When I plugged it in, I was asked to reinstall my drivers for it. I didn't think anything of it. So, I ran the driver installation I had downloaded, and my system rebooted when instaling the second half of the driver.
I was shocked. That had never happened before. Thinking it may be a Windows XP Service Pack 2 issue, I downloaded the latest drivers and installed them. Again, as soon as the second half of the driver began installing, BOOM!
This time, I got the "recovered from a serious error" message on boot. I sent in my crash minidump, and got the following:
I was then pointed to this URL for an update to my copy protection. This is the opening paragraph to that page, emphasis mine.
Some versions of StarForce Copy Protection will install dedicated drivers on your PC. Those drivers are necessary for the StarForce specific CD/DVD checking procedure, only. They do not include any hidden functionality. The drivers are active only at execution of the protected application. StarForce constantly improves their drivers to keep them compatible with the latest versions of Windows operating systems.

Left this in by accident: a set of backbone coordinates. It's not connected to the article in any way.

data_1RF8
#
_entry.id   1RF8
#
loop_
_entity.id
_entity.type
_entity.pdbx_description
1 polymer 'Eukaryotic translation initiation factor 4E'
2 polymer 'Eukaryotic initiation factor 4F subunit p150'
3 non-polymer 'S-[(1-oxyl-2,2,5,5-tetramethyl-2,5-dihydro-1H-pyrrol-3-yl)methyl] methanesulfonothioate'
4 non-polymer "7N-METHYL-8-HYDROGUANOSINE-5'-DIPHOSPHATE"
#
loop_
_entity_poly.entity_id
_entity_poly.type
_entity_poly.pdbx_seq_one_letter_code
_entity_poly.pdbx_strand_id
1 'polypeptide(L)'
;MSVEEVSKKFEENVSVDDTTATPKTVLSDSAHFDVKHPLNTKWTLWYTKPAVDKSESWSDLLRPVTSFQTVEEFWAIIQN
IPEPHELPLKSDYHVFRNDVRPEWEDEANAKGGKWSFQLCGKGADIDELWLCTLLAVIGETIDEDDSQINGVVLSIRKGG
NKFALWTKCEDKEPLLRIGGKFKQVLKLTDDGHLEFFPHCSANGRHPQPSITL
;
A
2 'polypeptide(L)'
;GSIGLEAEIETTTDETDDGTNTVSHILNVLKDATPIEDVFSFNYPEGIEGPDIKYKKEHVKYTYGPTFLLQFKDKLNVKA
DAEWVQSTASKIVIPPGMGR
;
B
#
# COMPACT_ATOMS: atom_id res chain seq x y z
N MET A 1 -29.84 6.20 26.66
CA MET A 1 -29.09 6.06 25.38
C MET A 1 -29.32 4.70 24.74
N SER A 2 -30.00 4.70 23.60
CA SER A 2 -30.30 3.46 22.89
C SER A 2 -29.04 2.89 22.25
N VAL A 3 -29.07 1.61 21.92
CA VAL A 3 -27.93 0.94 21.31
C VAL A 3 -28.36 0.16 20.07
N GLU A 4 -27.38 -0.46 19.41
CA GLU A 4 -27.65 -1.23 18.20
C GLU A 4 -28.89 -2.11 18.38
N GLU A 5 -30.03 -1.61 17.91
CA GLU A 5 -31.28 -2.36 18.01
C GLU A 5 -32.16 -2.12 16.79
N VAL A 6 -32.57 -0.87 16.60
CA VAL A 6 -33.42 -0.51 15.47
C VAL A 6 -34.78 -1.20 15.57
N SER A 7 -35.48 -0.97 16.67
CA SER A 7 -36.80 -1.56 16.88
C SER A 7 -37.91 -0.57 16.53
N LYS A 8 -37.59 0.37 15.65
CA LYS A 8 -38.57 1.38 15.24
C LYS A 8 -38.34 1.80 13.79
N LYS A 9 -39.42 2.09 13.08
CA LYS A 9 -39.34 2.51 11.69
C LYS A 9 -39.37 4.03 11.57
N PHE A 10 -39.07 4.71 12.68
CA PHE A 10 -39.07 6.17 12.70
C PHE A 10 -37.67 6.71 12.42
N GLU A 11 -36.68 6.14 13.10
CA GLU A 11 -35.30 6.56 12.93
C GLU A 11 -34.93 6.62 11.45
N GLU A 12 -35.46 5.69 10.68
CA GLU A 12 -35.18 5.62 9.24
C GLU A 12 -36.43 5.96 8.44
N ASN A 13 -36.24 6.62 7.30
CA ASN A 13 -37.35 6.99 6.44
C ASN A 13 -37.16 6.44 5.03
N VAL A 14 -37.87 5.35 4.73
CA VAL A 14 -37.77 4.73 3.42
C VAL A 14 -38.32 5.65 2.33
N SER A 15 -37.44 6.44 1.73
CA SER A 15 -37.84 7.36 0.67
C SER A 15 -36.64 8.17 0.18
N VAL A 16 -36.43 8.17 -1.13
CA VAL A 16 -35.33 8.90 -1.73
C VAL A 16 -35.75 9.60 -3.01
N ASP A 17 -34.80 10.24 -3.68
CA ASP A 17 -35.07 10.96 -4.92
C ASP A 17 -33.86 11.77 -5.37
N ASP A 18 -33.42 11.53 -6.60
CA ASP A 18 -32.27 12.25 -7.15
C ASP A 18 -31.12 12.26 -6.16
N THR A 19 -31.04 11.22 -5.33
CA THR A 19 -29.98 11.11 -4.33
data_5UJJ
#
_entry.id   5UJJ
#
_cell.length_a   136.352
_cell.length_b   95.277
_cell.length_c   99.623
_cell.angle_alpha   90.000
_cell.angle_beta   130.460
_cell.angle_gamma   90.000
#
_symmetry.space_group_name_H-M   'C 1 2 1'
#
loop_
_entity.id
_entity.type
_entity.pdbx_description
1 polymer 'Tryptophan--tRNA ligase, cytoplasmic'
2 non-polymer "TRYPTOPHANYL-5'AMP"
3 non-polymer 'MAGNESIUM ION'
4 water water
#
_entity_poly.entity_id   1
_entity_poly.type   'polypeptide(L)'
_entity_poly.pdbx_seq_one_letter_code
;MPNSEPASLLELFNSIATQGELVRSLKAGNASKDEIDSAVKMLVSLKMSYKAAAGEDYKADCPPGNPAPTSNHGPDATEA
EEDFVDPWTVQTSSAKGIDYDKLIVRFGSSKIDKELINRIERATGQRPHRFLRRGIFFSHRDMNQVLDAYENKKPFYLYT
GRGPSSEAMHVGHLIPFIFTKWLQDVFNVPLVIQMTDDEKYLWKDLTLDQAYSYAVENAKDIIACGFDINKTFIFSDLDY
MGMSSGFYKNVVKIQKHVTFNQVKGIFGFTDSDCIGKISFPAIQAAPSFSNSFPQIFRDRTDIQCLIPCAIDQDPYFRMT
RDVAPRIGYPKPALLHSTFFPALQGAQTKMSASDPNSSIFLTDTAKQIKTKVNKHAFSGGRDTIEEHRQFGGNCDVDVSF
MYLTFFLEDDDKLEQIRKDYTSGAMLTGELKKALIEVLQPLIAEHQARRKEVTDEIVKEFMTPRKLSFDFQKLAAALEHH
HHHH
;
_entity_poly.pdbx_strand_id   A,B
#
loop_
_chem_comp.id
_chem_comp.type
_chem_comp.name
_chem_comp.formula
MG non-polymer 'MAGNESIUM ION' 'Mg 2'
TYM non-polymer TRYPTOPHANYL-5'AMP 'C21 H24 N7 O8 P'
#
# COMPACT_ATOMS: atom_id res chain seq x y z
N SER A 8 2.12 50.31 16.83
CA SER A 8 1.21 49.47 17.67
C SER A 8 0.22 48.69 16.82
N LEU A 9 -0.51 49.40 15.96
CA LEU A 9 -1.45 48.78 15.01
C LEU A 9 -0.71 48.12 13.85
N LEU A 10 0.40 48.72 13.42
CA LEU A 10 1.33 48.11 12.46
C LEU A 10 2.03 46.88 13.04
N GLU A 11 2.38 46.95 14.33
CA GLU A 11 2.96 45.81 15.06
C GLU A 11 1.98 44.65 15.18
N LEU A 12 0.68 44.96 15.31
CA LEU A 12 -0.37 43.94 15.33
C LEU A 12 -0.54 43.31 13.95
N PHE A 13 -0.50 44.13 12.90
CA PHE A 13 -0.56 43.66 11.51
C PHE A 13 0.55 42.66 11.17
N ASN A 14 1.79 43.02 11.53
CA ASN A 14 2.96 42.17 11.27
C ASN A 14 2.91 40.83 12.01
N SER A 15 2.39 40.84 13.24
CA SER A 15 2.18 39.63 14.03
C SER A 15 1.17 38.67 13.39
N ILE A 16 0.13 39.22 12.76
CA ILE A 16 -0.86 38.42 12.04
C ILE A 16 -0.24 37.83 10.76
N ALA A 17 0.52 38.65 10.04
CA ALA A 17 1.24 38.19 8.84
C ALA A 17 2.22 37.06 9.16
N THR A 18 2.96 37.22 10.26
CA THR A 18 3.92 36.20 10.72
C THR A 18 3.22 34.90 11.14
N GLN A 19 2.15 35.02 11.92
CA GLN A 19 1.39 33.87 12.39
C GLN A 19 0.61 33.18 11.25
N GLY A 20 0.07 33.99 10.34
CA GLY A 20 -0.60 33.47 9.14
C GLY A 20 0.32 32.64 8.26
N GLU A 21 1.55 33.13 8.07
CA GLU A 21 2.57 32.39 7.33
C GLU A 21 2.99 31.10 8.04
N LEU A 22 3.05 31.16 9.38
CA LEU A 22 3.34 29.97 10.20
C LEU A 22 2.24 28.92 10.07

Okay, Einstein. It's a clean boot. What frickin' game that you are protecting am I running on a clean boot?!?!? Why would YOUR drivers care about the installation of my external hard drive?
I'm in the video game industry. I fully understand the necessity of copy protection due to the high rate of piracy in the PC video game market. But the moment that you cross the line between protecting the interests of the developers and publishers and interfering with the functionality of the user's computer, you've gone too far.
I would rather lose a sale due to piracy then lose all future sales due to an experience like this. A sale lost to piracy can lead to future sales if the game is good enough. A customer lost due to poor experience will never come back.
I've downloaded your driver update, and I'm going to install it...but if it keeps me from installing the hardware that I own, just remember...hell hath no fury like a blogger scorned.
UPDATE: Their new drivers did indeed allow me to install my external hard drive, but I think that if anything, this is proof that having DRM/copy protection software that is always resident in memory is a major mistake. After all, you never know what kind of legitimate computer use you could be stopping.